In the iSteve comments, Education Realist on why you never hear much about Education Reform anymore:
The utter collapse of ed reform in 2016 really hasn’t received much notice in the mainstream media, although the conservative branch of the old movement certainly talks about it.
Basically, there was a maelstrom of events that decimated the block of moderate right and progressive but neoliberal left that wanted to use charters and accountability to prove public schools were worthless (moderate right) or pressure public schools to improve (neo left). They got everything they wanted:
1) 16 years of two supportive presidents (on education reform, Bush and Obama were basically as one)
2) No Child Left Behind (NCLB)
3) teacher Value Added Model basically enforced by Obama Ed Secretary Arne Duncan
4) favorable rulings on tenure and union dues
5) Teach For America (TFA), Michelle Rhee, Mark Zuckerberg, Newark, New Orleans after Katrina–all sexy, media covered, opportunities for charters and accountability to take hold.
6) Common Core, a national curriculum that they could pretend wasn’t national and optional.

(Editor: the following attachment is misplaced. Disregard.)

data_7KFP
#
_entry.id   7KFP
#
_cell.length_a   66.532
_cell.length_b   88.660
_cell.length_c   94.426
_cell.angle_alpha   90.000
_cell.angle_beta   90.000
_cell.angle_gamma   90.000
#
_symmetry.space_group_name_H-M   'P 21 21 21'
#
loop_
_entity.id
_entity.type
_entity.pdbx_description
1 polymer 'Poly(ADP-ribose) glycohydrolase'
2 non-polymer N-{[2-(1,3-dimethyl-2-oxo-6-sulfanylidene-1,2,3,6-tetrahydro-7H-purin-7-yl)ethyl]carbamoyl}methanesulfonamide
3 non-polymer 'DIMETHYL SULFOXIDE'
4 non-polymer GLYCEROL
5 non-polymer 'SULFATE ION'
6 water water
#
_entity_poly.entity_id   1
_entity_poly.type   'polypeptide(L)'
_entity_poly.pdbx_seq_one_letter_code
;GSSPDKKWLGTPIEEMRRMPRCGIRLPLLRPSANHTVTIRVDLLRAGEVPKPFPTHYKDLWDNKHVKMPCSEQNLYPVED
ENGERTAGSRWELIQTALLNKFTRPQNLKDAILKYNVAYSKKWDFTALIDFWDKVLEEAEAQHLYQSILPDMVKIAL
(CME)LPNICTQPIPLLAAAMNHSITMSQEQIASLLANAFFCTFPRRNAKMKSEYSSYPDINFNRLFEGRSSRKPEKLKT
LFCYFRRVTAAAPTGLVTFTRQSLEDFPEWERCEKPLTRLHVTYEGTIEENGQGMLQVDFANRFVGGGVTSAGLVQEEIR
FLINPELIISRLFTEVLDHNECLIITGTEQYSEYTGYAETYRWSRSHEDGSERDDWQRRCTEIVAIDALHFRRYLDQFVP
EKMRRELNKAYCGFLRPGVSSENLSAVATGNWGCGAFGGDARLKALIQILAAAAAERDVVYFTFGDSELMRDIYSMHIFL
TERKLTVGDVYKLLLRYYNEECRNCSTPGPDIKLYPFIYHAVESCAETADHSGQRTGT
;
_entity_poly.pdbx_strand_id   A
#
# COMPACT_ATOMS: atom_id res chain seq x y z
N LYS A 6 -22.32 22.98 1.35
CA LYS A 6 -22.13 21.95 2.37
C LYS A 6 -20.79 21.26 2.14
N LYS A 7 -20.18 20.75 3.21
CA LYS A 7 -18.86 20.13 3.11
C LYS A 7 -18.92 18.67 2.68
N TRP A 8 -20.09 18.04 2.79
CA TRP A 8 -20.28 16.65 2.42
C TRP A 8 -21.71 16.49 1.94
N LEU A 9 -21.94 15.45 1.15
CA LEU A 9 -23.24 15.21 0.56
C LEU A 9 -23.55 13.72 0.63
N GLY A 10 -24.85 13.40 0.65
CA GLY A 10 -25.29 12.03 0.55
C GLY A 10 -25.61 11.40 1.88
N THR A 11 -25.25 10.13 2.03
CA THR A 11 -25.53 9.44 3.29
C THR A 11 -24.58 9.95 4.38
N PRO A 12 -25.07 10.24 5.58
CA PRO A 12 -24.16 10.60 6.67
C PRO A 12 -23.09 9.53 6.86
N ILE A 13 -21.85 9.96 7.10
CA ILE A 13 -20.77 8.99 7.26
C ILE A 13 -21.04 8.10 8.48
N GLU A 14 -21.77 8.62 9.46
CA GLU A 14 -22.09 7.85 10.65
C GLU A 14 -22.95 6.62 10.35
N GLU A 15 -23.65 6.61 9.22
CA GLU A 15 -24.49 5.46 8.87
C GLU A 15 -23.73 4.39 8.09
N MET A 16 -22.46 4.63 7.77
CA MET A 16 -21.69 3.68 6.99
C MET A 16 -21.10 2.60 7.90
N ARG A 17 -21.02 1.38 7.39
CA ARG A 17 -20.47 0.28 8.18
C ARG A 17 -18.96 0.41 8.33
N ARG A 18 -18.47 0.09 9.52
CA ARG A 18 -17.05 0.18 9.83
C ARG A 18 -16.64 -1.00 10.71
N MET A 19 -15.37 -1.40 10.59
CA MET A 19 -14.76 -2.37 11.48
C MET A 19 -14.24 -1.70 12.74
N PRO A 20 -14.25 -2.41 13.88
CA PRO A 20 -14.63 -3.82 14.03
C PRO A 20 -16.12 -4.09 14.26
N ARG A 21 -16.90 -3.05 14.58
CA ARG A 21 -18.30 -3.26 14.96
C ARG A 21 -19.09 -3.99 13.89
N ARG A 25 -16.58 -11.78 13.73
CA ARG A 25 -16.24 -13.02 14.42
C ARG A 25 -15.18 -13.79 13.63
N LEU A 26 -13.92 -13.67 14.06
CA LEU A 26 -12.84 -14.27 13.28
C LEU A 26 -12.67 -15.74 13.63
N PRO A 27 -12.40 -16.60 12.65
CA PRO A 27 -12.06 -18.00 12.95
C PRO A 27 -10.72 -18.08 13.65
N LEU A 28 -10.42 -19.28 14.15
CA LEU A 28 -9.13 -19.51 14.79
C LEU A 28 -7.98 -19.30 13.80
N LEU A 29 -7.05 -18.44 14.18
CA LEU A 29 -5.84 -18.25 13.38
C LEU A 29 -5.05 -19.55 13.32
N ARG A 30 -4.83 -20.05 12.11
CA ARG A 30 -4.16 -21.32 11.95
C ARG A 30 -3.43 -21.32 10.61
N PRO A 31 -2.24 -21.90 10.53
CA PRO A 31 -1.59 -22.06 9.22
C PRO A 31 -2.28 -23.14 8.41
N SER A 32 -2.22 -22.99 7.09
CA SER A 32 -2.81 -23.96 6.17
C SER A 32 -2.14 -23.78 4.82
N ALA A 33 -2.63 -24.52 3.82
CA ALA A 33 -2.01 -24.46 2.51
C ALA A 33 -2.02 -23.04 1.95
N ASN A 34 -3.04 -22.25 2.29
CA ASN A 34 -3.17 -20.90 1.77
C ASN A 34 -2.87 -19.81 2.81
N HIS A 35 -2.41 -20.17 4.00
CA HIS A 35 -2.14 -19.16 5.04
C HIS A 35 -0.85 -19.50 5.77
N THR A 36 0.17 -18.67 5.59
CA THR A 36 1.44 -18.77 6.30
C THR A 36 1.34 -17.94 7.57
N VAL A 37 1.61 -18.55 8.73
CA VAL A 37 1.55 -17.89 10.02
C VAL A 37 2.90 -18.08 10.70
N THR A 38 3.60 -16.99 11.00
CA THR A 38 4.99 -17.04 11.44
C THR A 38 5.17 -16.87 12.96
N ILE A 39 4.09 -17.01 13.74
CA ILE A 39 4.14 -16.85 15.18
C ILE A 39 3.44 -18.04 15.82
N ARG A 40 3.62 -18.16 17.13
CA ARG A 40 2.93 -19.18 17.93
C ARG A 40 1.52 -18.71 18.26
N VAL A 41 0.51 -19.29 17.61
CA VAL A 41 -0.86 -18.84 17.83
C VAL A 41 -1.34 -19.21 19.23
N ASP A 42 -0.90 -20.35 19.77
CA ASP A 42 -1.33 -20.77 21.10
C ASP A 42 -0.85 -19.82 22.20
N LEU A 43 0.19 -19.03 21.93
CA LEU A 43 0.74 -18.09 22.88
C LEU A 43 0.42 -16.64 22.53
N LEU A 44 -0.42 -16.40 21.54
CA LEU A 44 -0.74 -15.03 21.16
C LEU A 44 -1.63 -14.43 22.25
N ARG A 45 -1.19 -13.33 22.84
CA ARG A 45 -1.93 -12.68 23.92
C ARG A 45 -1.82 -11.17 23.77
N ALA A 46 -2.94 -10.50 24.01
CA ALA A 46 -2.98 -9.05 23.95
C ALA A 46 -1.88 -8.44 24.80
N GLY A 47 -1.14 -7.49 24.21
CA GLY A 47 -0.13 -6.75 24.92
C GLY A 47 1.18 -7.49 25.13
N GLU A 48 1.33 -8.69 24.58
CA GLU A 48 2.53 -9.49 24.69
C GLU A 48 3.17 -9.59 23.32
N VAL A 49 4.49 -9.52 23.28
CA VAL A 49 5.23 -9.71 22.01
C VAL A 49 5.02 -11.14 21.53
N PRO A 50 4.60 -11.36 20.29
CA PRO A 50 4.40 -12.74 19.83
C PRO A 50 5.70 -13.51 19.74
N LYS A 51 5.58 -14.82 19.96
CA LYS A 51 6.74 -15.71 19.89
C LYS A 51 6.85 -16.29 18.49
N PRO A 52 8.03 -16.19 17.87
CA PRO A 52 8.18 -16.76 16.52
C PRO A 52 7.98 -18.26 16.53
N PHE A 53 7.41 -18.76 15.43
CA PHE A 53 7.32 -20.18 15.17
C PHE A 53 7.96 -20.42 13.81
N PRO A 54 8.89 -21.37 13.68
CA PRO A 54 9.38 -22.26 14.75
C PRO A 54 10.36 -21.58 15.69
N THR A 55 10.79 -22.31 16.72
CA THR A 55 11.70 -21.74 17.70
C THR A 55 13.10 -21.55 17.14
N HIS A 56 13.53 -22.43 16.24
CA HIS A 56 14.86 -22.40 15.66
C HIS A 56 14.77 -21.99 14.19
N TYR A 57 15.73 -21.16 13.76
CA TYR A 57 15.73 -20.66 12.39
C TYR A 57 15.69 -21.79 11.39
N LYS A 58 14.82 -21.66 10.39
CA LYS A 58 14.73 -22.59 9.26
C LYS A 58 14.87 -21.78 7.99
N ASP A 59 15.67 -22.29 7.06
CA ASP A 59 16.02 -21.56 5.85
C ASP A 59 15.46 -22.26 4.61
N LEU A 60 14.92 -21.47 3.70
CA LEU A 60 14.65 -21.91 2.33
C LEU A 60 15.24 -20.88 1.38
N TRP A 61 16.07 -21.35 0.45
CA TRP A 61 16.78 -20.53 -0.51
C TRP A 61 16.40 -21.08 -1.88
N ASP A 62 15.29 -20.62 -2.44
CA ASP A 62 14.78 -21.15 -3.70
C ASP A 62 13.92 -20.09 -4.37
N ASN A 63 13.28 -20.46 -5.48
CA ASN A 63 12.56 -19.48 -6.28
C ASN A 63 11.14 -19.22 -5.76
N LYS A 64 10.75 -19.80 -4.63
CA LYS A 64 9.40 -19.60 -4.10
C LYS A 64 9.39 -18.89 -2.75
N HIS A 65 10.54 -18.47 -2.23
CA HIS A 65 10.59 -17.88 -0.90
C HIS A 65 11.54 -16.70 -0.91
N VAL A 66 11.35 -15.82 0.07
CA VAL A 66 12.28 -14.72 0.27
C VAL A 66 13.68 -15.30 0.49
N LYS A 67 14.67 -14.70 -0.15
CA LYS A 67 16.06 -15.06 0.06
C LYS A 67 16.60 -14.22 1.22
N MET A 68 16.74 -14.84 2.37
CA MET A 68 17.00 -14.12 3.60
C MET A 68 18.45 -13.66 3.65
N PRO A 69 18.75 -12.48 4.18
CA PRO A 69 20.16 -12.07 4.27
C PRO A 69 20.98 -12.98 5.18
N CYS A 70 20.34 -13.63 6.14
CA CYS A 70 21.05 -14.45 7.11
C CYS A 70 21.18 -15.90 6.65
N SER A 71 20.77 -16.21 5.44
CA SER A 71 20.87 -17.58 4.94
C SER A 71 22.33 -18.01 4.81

7) Most states added graduation tests and committed to increase grad rates.
And it all disappeared. Better yet, it all disappeared because the public *hated* it. NCLB was an obvious failure, since it’s impossible to get 100% above average. That led to NCLB waivers, which Duncan used to enforce school plans that committed to value added testing. Moreover schools that “adopted” Common Core were more likely to get waivers.
But suburban parents were pissed that their suburban schools were getting put on restrictions because one or two categories were not improving, and all the money that was spent on bumping up scores on very easy tests. Then they didn’t realize their states had adopted Common Core, because their states hadn’t told them, because the states didn’t think it’d be a big deal, until it suddenly was because all the textbooks changed in elementary school and worse, the tests were ridiculously hard (again, for elementary school. High school was largely unchanged by Common Core). That led to a testing backlash. I think for a while 1 in 5 NY kids (or maybe just NYC) opted out of testing.
Value Added Modeling was a disaster. A lot of times it was unfair, in that teachers were paid by results of kids they didn’t teach. Better yet, even when states scrupulously enforced fairness, the results were the same: 95% of teachers rated effective.
Meanwhile, California’s tenure ruling was overturned, and Campbell Brown’s anti-tenure lawsuits just fired their one full-time employee because they are running out of money. The Supreme Court’s ruling in Janus hasn’t really hurt unions at all–and even if it were, states with weak union protections are seeing teacher rebellions and walkouts that they’re helpless to stop.